I like to have a specific purpose for everything that I do. And I did so with this blog too. But as time went by, it got lost somewhere. For some time, I even forgot it existed. There are always things that we take up in high spirits, when they seem nice and fun to do. And I don’t do anything unless I am doing it in high spirits. But when the excitement has ended and the fun is gone, the purpose we began it with either seems to have disappeared or be replaced with another one. But like old friends, if it was really meaningful and we really needed it, it comes back to us. It means something to me and I do need it. And so, I am making a commitment to not only keep it alive but also to give it more time than I have done before. A lot more.

The value and importance of having a purpose is also reflected in our day-to-day relationships with people. However, that goes unnoticed, or is even avoided many times. We are friends with so many people that we have no time to spend to decide why we connect with each one of them. It seems like a silly thing to do to many of us. And that is why when someone is about to leave us, we begin to understand their value more in our life. Because that is the time we, not out of choice but force, begin to think about what purpose that person had in our life. We hardly are aware that had we done that before, the need for that person to leave would never have arrived.

Or it can be a little less dramatic. We have a fight or even a small argument with someone. And like most fights, at the most fundamental level, it’s purpose is to prove that we are right no matter what it might seem on the surface. At that point, if you stop for a moment, zoom out of how you are currently watching the situation, look at it from a third person’s perspective, you begin to realize how silly it is. Silly and unnecessary. And for that to happen, you need to be clear about your purpose for being with that person. Is he/she someone you work with and you need to have a co-operative relation with? Is he/she a friend that you value and you can’t afford to hurt? Is he/she someone you love and well, that’s enough for a purpose, isn’t it? Only when you are consciously aware of and very clear about this, can you begin to view things from a different perspective than you always did.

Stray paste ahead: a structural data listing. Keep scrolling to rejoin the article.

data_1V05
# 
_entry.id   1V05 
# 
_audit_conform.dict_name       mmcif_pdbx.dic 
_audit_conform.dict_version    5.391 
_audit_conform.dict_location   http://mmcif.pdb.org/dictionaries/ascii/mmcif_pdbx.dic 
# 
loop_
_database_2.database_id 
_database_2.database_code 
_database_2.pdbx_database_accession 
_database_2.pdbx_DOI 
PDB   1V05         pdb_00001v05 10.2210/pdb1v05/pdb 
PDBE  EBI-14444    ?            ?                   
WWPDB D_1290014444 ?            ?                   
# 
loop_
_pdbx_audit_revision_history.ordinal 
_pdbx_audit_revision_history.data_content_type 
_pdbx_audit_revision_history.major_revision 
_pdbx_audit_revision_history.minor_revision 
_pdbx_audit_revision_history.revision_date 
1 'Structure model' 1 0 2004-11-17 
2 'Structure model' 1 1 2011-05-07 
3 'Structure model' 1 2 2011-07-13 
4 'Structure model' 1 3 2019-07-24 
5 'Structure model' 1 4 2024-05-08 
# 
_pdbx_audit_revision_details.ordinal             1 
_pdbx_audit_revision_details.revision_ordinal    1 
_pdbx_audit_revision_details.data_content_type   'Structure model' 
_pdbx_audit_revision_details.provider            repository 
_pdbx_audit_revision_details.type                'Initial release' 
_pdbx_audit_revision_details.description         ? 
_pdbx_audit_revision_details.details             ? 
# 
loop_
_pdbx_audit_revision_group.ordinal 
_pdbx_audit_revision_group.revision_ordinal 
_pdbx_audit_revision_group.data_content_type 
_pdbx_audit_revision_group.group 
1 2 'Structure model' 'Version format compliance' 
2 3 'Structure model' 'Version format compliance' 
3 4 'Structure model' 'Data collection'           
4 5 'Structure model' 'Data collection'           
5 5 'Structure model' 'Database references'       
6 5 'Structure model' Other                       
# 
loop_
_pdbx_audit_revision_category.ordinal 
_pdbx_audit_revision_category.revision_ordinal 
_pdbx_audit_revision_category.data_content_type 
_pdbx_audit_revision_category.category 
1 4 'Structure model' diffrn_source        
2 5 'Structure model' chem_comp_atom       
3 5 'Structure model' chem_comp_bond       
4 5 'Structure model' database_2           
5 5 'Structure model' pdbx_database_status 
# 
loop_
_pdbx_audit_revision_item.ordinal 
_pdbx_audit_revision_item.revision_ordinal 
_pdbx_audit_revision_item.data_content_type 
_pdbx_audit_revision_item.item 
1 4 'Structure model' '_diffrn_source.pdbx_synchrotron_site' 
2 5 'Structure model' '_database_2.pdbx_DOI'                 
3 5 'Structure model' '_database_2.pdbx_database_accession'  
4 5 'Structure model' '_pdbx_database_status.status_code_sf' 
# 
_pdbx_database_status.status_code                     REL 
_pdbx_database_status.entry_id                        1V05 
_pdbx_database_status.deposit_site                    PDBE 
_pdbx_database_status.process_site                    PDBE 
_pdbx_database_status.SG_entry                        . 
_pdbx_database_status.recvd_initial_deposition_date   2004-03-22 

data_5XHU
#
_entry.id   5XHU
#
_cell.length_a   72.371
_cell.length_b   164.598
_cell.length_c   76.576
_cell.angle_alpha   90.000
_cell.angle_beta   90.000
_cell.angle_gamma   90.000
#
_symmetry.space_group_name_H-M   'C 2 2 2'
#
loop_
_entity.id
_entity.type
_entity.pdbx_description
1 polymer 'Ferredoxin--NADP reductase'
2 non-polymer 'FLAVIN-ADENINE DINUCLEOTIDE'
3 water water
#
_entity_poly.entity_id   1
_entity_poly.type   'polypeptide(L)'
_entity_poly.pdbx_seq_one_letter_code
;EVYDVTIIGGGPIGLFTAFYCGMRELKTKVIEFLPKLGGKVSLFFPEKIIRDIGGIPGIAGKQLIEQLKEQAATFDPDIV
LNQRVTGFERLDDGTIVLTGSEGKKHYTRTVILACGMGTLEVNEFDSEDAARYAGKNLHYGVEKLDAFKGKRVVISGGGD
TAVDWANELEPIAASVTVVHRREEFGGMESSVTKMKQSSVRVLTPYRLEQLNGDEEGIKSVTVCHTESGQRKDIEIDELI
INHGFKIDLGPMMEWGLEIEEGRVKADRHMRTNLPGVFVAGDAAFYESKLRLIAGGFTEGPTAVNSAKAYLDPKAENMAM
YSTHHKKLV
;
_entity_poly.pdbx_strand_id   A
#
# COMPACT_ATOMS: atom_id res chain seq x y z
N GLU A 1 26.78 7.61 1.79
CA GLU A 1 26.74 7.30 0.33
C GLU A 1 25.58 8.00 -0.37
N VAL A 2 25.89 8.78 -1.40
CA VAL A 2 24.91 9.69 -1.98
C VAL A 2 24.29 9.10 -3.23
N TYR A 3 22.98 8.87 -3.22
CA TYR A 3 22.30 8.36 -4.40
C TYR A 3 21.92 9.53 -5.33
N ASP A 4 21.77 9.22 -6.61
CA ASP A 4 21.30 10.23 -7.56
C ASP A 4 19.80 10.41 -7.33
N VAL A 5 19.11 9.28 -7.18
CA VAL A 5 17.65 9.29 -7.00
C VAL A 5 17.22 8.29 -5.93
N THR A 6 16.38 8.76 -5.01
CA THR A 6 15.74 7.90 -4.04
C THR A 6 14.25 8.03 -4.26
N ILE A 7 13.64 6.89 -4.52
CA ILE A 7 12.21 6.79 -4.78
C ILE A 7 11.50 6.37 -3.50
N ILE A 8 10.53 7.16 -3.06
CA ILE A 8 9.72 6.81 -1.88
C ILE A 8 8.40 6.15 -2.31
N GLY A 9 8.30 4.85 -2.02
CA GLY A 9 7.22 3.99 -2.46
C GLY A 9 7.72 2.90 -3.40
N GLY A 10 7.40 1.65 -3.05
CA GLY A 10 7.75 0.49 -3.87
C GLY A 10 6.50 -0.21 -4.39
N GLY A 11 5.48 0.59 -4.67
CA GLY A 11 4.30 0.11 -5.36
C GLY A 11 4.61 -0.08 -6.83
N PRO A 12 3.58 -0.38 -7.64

A wise teacher taught me this sometime ago, that we are neither totally right nor totally wrong ever in a fight with someone. But we all like to think we are right, don’t we? Sometimes so much so that we may risk losing someone we love rather than admit being wrong. And all that, no matter who is more wrong, we or the other person. The funny thing here is that it does not even matter. Being right or wrong is not even what we need to be. If we had our purpose clear and we remembered it, we’d understand that we love them despite their wrongs. It might not even be wrong in their eyes at times, so what? Would we rather have a friend with things that we don’t like very much or be alone altogether? And no matter how many friends we have, losing one still makes us lonely, doesn’t it?

I make a promise to myself today. To remember the purpose I am with anyone before reacting to anything they do that arouses me. Because I loved them for a reason. And that is more important than anything else.

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